As you’ll see in this article, a sustainable landscape can actually be less costly and easier to maintain, because it’s designed correctly. Far from being a sacrifice, developing a sustainable landscape can bring you rich rewards and beauty you may not have thought was possible.
Cassandra Without Portfolio: Maine’s Edward Myers
William Morgan, Providence Journal via Common Dreams
Scientists say that global warming has reduced the height of Mount Everest by four feet, through melting snow and ice. This is an irony that Edward Myers, a Yankee curmudgeon and spokesman for the earth, would have relished.
Maine and the world lost a remarkable voice three years ago. Myers preached in the many community churches along the Mid-coast, and he wrote a column for The Working Waterfront, a newspaper published by the Island Institute. His immediate audience was local, but his outlook was global.
Some of Myers’s writings are now available in a 160-page book entitled Turnaround: Musings on the Earth’s Future (Tilbury House, $15). The book contains essays and sermons by this Princeton-trained philosopher and pioneer commercial mussel farmer, and tributes to him from half a dozen influential environmentalists.
Myers helped Tom Chappell start his socially responsible business, Tom’s of Maine (“He gave me confidence, guidance, and money, all with a sense of good nature and humor,” says Chappell). Richard Kennedy, of the environmental education group Kieve Affective Education, says that no one forgot Myers: “Who else do you know who rowed a dory on a mussel farm while wearing a Brooks Brothers shirt, a regimental striped bowtie, an old pair of mud-encrusted boots, and a ceaseless smile on his face?” Angus King, former governor of Maine, says that Turnaround ought to be “required reading for anybody in the public-policy business or, for that matter, anybody whose car gets less than 20 miles to the gallon.”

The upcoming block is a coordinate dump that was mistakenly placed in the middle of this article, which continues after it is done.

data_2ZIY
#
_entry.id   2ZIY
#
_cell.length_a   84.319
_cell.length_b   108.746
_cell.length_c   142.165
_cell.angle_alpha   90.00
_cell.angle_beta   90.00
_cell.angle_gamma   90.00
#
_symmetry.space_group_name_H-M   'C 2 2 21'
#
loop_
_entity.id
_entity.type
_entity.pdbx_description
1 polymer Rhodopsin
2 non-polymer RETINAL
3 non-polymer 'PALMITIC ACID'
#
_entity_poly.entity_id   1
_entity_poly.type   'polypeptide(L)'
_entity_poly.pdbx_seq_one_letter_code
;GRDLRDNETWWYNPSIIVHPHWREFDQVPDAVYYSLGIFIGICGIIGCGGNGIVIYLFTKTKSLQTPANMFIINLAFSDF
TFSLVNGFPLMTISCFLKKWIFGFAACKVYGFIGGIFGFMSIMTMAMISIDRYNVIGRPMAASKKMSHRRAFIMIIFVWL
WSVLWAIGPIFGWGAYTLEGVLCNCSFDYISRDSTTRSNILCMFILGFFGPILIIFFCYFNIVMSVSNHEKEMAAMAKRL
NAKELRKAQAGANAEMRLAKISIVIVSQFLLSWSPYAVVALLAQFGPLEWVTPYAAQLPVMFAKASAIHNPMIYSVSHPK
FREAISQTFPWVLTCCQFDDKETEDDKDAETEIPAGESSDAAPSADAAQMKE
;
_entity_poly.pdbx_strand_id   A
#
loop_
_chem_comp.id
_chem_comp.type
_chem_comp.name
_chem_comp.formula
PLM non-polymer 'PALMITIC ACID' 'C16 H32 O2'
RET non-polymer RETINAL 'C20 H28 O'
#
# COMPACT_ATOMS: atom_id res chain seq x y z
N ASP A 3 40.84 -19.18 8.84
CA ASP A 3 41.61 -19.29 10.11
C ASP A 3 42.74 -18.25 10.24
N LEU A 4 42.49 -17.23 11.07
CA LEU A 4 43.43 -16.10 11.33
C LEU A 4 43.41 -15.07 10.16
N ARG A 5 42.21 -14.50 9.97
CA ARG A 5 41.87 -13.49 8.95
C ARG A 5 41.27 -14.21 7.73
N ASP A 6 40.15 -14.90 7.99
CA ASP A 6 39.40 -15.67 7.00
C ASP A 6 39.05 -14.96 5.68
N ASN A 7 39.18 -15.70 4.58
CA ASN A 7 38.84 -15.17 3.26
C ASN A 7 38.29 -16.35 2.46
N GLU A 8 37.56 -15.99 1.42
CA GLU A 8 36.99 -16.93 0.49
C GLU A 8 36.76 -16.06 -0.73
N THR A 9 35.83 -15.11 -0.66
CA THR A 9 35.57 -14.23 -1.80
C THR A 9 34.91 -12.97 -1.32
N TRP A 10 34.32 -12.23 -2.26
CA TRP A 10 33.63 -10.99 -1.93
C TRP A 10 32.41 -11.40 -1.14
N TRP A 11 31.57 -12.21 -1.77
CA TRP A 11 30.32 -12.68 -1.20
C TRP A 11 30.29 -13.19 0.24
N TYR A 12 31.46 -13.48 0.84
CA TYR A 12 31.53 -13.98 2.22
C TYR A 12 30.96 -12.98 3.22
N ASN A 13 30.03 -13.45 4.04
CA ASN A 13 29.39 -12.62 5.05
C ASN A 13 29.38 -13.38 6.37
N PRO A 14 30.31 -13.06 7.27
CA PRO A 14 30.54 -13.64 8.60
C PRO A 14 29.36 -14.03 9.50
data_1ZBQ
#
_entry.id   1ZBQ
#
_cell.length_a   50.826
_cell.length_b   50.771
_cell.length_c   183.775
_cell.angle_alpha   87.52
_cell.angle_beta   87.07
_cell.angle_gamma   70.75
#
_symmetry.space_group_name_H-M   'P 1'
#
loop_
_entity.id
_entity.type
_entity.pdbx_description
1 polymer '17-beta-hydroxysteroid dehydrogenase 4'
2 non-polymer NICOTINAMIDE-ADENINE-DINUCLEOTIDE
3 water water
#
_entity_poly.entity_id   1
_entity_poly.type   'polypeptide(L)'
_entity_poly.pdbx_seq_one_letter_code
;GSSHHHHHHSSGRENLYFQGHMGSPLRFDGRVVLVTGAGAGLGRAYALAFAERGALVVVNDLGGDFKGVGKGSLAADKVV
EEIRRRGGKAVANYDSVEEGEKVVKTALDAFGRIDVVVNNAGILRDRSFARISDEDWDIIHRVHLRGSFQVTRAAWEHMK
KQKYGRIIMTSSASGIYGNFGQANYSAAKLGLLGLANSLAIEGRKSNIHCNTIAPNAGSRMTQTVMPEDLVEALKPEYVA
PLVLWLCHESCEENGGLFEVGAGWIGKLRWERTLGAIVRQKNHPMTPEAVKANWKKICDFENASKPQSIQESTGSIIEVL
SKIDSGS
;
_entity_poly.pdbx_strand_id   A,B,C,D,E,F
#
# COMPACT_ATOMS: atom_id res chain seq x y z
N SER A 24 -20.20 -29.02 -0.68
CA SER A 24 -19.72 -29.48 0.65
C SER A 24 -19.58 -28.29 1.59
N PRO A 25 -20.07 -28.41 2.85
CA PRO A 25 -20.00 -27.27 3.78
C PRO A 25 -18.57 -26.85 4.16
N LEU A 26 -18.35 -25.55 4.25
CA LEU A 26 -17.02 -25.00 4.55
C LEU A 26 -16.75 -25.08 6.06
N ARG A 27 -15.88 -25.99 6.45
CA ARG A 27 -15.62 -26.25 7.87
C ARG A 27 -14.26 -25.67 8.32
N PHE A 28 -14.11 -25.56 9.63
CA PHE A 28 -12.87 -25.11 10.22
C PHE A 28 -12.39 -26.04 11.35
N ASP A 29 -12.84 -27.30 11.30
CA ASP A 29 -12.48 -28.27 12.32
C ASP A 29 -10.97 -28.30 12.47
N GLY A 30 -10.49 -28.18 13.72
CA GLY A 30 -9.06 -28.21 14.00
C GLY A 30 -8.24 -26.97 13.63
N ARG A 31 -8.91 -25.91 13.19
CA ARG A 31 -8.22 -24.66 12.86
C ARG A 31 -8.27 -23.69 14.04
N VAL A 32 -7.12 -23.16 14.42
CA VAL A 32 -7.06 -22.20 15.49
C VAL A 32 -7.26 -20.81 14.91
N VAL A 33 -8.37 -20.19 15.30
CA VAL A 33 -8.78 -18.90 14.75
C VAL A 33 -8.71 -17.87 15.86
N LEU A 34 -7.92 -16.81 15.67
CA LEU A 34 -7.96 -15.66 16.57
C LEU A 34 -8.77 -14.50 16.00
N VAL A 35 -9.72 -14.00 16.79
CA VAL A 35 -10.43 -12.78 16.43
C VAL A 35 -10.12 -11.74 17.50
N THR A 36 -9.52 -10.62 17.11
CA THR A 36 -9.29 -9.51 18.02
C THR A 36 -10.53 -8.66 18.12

Myers was the father of aquaculture in the Pine Tree State, but Ed Myers’s true life’s work was to save the earth from humankind’s environmental folly. For example, Myers struggled to close the nuclear-power plant in Wiscasset (he wryly noted that he lived downwind of the plant, though none of the power company’s officers did), and argued for replacing it with solar collectors. He drove an electric car with a vanity plate that made a Dickensian reference to foul air. His erudition was a combination of the Bible, history, and a fisherman’s common sense.
Although he laced his pronouncements with humor, Myers always had grim statistics at hand: 50 million acres change from cropland to desert every year; rain forests disappear at a rate of 27 million acres a year . . . For those of us concerned about climate disruption, this little book makes such data conveniently if frighteningly handy.
Earth, we are reminded, was in balance until industrialization’s exploitation of fossil fuels. Now we are “engaged in a giant chemistry experiment.” How many tons of carbon particulates, dioxins, and other pollutants can we pump into the atmosphere “before entire living Creation is suffocated?”
(9 May 2006)